Paul will discuss and demonstrate how guitars create sound, how the ear perceives those sounds, and how the innovative construction of Benedetto guitars creates specific tones and resonance. After the talk, Paul will be joined onstage by Robert Benedetto for a question-and-answer session.
     Robert Benedetto is world-renowned and widely acknowledged as today’s foremost maker of archtop guitars, whose sound is particularly popular with jazz, blues, rockabilly and psychobilly guitarists.
     Over a prolific 47-year career, he has personally handcrafted nearly 1,000 instruments, including 500 archtops.
     Paul notes that, “Bob’s unparalleled career has impacted the entire industry, and raised the bar for luthiers, manufacturers and players alike. His 47 years of experience, experimentation and collaboration with the greatest players of their day, and willingness to share his secrets and know-how can be heard and felt in every Benedetto guitar made today, as they reflect Benedetto’s character and talent.”
     Don’t miss this unique opportunity to learn more about guitars and acoustics from two incredibly passionate and knowledgeable people in the music industry. 
     Tickets are free for Appleton members and College of Central Florida students; $10 for nonmembers. Advance reservation or purchase is recommended at AppletonMuseum.org or by calling Griselle Gonzalez at 352-291-4455, ext. 1836.
     Owned and operated by the College of Central Florida, the Appleton Museum of Art is located at 4333 E. Silver Springs Blvd., Ocala, east of downtown on SR 40 (exit 352 east off I-75 or exit 268 west off I-95). Parking is free. For more information, call 352-291-4455 or visit http://appletonmuseum.org/.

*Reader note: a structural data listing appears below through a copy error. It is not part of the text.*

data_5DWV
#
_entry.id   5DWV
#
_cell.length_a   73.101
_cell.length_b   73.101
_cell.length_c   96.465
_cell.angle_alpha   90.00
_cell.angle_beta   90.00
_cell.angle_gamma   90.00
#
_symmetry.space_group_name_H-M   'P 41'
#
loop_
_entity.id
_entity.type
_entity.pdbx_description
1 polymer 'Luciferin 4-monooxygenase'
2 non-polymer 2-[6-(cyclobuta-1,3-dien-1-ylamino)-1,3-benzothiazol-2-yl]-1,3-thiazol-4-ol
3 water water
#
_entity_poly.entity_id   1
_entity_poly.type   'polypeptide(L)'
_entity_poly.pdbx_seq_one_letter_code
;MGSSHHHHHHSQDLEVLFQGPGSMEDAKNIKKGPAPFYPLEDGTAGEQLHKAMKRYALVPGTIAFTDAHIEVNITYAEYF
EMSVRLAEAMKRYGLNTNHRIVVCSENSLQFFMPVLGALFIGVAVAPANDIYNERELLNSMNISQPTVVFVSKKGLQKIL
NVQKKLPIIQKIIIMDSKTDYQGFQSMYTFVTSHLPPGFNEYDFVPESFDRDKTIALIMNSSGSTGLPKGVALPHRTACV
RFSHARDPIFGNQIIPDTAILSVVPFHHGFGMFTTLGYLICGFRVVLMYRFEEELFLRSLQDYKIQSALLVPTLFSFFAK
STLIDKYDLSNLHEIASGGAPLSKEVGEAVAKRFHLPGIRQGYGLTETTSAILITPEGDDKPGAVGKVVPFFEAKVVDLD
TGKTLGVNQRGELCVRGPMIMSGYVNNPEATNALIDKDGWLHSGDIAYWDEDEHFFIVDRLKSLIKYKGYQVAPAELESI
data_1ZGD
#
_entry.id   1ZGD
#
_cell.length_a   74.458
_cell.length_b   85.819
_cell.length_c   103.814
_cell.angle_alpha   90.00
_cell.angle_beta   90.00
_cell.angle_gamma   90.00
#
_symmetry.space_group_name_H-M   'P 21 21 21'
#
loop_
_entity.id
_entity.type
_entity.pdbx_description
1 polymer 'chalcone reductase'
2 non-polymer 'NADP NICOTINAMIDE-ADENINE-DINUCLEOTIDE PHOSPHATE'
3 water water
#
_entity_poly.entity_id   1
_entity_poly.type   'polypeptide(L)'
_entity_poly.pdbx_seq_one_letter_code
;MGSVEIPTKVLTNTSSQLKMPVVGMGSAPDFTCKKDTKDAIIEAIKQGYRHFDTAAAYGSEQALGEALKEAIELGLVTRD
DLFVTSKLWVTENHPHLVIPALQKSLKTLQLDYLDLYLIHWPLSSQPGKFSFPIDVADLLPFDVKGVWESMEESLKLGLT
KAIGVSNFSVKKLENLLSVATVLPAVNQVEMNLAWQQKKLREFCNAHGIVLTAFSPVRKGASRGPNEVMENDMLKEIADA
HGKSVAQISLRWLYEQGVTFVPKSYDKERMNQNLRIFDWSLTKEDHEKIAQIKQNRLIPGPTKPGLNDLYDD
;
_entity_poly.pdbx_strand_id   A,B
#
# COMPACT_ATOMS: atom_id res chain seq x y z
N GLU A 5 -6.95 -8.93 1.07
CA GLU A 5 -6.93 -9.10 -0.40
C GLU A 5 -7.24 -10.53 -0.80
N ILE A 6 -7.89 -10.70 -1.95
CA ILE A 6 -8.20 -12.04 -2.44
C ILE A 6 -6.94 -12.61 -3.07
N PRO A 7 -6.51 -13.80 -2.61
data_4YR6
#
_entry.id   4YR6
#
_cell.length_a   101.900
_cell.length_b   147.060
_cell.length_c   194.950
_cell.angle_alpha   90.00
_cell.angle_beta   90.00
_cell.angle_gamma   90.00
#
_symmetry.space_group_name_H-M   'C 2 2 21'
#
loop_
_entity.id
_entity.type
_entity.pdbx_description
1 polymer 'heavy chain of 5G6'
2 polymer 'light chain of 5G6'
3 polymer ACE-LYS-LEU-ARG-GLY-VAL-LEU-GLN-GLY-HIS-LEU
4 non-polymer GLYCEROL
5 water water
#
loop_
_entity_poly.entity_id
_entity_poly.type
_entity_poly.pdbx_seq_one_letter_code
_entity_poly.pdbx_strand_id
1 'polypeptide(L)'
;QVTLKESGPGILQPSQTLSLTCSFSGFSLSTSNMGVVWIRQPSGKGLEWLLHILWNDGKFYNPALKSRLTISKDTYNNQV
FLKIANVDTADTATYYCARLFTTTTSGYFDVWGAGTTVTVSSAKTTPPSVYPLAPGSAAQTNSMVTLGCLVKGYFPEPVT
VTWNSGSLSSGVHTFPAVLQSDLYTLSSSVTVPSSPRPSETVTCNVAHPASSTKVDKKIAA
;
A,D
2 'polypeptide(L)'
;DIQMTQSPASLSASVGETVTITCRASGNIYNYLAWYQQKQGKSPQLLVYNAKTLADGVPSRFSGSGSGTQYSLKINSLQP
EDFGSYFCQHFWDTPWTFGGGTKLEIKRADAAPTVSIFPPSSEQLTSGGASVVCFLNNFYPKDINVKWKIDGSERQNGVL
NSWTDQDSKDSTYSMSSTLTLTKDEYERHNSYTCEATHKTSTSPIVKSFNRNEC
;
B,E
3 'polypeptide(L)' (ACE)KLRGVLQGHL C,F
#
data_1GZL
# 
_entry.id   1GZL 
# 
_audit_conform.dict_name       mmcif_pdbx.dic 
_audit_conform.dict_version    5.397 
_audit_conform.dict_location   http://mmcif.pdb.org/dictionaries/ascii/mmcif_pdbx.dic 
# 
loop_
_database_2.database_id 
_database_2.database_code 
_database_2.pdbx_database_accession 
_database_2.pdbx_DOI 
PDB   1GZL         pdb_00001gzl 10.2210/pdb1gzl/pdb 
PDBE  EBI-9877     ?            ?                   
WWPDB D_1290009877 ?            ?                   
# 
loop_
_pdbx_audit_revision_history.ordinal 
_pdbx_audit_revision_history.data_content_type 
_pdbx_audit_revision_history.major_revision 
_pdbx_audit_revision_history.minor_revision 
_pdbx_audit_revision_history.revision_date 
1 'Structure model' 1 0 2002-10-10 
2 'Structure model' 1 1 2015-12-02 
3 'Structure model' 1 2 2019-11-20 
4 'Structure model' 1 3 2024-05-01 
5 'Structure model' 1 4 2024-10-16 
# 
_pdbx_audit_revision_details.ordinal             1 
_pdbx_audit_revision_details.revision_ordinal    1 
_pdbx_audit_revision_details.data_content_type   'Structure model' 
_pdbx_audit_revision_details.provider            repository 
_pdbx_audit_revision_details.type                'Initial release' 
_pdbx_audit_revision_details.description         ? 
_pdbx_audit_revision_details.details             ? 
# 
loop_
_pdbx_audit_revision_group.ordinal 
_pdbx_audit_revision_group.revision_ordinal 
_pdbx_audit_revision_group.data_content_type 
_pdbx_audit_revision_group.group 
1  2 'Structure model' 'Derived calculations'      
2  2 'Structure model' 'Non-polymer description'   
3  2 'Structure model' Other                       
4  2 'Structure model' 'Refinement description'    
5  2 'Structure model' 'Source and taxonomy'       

FWC offers hunter safety
Internet-completion courses
offered in August

FWC photo published in HardisonInk.com
Photo Provided By FWC

Published July 3, 2018 at 8:48 a.m.
     LAKE CITY --
The Florida Fish and Wildlife Conservation Commission (FWC) is offering free hunter safety Internet-completion courses in eight counties during August (listed below).
Students who have taken the online course and wish to complete the classroom portion must bring the online-completion report with them.
     All firearms, ammunition and materials are provided free of charge. Students should bring a pen or pencil and paper. An adult must accompany children younger than 16 at all times.
     Anyone born on or after June 1, 1975, must pass an approved hunter safety course and have a hunting license to hunt alone (unsupervised). The FWC course satisfies hunter-safety training requirements for all other states and Canadian provinces.
     The counties, dates and times are:
Alachua County
Aug. 4 (8 a.m. until complete)
Gainesville
~
Aug. 18 (8 a.m. until complete)
Gainesville
~
Baker County
Aug. 25 (8 a.m. until noon) Macclenny and (1 p.m. until complete) Lake City